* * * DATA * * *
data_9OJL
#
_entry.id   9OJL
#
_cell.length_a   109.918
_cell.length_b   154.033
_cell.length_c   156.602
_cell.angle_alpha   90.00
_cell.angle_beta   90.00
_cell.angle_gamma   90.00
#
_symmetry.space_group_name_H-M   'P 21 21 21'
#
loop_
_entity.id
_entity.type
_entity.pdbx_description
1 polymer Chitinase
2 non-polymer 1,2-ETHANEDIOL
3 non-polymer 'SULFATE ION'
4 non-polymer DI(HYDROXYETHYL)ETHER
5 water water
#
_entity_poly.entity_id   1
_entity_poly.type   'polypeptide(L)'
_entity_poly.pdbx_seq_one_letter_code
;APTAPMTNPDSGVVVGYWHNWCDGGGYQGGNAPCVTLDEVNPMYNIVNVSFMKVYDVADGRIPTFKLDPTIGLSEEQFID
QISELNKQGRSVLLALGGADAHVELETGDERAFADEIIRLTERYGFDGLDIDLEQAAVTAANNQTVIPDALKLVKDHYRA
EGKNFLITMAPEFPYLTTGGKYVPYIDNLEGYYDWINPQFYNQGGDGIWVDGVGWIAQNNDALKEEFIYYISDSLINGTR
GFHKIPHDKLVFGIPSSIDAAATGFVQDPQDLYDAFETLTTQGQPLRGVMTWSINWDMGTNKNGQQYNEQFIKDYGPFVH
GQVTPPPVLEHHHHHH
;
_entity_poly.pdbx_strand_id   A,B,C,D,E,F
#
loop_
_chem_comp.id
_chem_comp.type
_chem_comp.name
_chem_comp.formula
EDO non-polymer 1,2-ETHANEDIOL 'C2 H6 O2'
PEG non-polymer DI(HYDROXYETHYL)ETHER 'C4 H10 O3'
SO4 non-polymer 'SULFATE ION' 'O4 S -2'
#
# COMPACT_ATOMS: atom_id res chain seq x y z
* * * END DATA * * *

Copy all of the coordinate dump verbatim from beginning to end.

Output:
data_9OJL
#
_entry.id   9OJL
#
_cell.length_a   109.918
_cell.length_b   154.033
_cell.length_c   156.602
_cell.angle_alpha   90.00
_cell.angle_beta   90.00
_cell.angle_gamma   90.00
#
_symmetry.space_group_name_H-M   'P 21 21 21'
#
loop_
_entity.id
_entity.type
_entity.pdbx_description
1 polymer Chitinase
2 non-polymer 1,2-ETHANEDIOL
3 non-polymer 'SULFATE ION'
4 non-polymer DI(HYDROXYETHYL)ETHER
5 water water
#
_entity_poly.entity_id   1
_entity_poly.type   'polypeptide(L)'
_entity_poly.pdbx_seq_one_letter_code
;APTAPMTNPDSGVVVGYWHNWCDGGGYQGGNAPCVTLDEVNPMYNIVNVSFMKVYDVADGRIPTFKLDPTIGLSEEQFID
QISELNKQGRSVLLALGGADAHVELETGDERAFADEIIRLTERYGFDGLDIDLEQAAVTAANNQTVIPDALKLVKDHYRA
EGKNFLITMAPEFPYLTTGGKYVPYIDNLEGYYDWINPQFYNQGGDGIWVDGVGWIAQNNDALKEEFIYYISDSLINGTR
GFHKIPHDKLVFGIPSSIDAAATGFVQDPQDLYDAFETLTTQGQPLRGVMTWSINWDMGTNKNGQQYNEQFIKDYGPFVH
GQVTPPPVLEHHHHHH
;
_entity_poly.pdbx_strand_id   A,B,C,D,E,F
#
loop_
_chem_comp.id
_chem_comp.type
_chem_comp.name
_chem_comp.formula
EDO non-polymer 1,2-ETHANEDIOL 'C2 H6 O2'
PEG non-polymer DI(HYDROXYETHYL)ETHER 'C4 H10 O3'
SO4 non-polymer 'SULFATE ION' 'O4 S -2'
#
# COMPACT_ATOMS: atom_id res chain seq x y z